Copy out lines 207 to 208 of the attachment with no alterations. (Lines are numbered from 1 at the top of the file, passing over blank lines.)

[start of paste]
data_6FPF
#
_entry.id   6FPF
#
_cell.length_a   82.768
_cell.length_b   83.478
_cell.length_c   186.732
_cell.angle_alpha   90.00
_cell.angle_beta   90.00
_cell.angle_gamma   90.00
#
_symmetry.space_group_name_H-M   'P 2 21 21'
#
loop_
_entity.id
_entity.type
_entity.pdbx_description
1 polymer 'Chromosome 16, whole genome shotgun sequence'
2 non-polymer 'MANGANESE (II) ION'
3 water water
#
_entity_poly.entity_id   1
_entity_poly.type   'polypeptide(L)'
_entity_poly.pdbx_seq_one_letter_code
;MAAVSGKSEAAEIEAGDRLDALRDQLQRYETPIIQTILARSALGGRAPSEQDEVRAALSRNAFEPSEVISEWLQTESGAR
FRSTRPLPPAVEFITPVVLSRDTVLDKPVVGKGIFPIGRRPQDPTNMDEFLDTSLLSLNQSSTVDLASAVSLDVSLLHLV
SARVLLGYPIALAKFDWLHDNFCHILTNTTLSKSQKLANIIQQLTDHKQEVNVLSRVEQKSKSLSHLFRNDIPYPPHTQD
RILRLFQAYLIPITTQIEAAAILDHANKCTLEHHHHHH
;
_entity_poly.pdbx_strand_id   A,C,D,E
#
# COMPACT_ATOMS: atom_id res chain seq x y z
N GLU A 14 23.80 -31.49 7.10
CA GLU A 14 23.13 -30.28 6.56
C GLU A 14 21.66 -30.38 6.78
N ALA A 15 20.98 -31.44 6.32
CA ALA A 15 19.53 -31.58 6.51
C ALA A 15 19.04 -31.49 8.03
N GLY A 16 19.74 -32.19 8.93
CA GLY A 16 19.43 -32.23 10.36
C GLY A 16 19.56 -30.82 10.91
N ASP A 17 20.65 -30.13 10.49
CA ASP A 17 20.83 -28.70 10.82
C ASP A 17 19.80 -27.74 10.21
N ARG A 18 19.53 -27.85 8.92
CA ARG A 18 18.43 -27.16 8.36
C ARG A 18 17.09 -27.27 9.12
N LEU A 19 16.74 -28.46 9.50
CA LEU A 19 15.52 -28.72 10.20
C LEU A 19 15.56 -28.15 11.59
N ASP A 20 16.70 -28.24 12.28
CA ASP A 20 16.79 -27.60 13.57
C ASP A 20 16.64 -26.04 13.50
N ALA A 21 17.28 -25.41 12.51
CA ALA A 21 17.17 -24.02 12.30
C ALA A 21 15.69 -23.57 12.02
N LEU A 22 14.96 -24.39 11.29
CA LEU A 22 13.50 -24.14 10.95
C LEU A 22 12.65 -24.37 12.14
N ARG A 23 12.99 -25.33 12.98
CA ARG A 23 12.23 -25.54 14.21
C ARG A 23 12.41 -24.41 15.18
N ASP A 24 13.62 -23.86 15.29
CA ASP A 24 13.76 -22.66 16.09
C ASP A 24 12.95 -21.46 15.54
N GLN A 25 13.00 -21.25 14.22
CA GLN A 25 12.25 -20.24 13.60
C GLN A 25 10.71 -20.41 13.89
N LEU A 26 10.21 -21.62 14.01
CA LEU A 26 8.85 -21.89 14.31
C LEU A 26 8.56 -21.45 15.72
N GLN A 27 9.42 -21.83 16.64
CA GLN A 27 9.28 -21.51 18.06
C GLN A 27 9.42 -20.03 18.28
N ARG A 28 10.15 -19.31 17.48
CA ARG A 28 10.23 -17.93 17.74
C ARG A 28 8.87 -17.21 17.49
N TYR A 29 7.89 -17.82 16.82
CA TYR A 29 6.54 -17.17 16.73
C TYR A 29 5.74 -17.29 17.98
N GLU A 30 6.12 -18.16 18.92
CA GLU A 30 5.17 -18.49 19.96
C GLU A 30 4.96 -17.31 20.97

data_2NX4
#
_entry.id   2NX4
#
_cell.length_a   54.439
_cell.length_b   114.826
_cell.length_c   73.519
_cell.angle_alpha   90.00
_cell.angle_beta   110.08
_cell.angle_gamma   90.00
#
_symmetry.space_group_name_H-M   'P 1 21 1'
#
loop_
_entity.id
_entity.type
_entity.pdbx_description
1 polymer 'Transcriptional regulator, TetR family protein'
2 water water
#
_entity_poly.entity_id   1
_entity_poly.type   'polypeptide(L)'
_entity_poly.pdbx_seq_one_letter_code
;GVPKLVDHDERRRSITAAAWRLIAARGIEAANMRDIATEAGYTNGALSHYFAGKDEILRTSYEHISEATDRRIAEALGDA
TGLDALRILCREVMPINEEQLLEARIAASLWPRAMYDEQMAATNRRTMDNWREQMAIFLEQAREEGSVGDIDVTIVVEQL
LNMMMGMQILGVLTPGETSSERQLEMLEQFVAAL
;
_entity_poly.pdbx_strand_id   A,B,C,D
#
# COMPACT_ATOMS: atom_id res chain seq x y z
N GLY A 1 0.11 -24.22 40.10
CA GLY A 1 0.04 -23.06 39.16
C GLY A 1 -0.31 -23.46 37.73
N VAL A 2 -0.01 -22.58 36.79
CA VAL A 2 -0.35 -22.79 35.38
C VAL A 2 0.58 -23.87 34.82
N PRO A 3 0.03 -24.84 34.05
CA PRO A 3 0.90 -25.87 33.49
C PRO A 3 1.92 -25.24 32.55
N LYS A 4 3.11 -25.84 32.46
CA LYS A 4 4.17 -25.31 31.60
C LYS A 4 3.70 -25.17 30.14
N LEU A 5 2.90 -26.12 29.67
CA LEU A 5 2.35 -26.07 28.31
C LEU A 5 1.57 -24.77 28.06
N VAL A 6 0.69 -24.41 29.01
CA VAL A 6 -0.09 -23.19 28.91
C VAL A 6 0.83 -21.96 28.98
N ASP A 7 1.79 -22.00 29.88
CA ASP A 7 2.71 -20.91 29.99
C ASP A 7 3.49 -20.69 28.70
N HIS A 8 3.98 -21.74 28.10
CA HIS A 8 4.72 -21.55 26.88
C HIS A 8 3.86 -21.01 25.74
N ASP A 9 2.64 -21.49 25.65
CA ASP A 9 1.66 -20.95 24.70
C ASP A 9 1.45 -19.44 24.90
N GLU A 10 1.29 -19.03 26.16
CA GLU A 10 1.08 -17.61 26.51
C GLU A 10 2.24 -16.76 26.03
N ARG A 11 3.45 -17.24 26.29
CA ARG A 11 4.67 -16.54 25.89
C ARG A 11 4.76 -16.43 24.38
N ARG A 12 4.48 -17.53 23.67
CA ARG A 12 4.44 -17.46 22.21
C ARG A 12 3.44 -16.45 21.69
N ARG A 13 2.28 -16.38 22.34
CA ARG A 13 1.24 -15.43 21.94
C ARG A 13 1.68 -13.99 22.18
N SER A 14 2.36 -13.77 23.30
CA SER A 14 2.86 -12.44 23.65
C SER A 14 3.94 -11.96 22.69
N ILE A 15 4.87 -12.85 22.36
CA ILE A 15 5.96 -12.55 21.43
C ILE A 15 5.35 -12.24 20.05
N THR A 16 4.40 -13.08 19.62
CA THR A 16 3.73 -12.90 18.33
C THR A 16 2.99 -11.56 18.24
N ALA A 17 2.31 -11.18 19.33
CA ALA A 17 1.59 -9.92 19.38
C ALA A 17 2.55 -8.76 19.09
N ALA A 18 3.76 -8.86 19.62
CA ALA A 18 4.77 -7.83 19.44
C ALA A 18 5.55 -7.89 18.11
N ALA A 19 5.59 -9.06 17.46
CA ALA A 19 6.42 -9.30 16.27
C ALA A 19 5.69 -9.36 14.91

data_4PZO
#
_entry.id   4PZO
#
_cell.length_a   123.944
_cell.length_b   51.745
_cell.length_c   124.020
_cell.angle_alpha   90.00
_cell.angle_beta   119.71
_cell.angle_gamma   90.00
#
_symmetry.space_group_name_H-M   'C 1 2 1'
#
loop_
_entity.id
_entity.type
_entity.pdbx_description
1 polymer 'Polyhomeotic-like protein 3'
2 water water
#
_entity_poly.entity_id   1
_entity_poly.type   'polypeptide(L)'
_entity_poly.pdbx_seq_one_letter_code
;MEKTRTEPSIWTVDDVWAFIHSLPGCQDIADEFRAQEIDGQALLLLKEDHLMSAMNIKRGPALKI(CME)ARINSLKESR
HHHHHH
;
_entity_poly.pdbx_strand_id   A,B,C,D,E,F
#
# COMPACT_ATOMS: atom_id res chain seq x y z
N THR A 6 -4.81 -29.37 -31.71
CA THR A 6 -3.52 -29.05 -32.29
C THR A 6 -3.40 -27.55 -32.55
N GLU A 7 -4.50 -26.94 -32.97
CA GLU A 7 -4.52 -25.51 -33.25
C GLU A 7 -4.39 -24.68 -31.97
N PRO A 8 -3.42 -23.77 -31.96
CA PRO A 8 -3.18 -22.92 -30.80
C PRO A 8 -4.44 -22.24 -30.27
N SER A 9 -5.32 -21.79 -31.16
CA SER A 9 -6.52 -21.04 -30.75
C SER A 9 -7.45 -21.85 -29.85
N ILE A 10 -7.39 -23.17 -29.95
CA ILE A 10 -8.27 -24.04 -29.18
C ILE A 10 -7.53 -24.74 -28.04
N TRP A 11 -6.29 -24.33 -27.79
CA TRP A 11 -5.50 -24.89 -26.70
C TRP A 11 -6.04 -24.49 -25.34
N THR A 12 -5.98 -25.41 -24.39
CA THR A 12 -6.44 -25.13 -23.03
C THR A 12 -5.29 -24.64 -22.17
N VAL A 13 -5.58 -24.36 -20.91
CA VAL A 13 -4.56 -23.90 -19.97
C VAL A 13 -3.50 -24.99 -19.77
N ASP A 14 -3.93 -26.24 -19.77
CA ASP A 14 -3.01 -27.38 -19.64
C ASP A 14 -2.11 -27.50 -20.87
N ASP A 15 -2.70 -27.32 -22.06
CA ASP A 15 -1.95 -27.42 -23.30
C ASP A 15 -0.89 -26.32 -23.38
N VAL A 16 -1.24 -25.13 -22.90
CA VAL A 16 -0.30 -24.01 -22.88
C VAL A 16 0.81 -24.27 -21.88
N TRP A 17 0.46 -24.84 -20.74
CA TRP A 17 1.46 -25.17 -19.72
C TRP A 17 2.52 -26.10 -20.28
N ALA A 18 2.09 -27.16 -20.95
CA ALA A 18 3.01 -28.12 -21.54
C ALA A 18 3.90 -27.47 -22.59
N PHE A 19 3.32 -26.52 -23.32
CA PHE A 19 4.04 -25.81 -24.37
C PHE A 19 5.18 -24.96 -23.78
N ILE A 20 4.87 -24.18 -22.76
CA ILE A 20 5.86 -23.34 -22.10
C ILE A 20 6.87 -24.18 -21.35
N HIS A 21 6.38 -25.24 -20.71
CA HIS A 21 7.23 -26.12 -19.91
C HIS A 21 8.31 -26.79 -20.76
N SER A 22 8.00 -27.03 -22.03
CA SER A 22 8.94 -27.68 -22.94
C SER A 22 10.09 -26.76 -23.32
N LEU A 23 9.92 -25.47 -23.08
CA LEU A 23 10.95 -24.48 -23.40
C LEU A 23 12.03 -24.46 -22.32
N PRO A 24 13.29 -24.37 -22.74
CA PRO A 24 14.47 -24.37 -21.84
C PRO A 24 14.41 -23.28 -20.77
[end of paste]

CA PRO A 8 -3.18 -22.92 -30.80
C PRO A 8 -4.44 -22.24 -30.27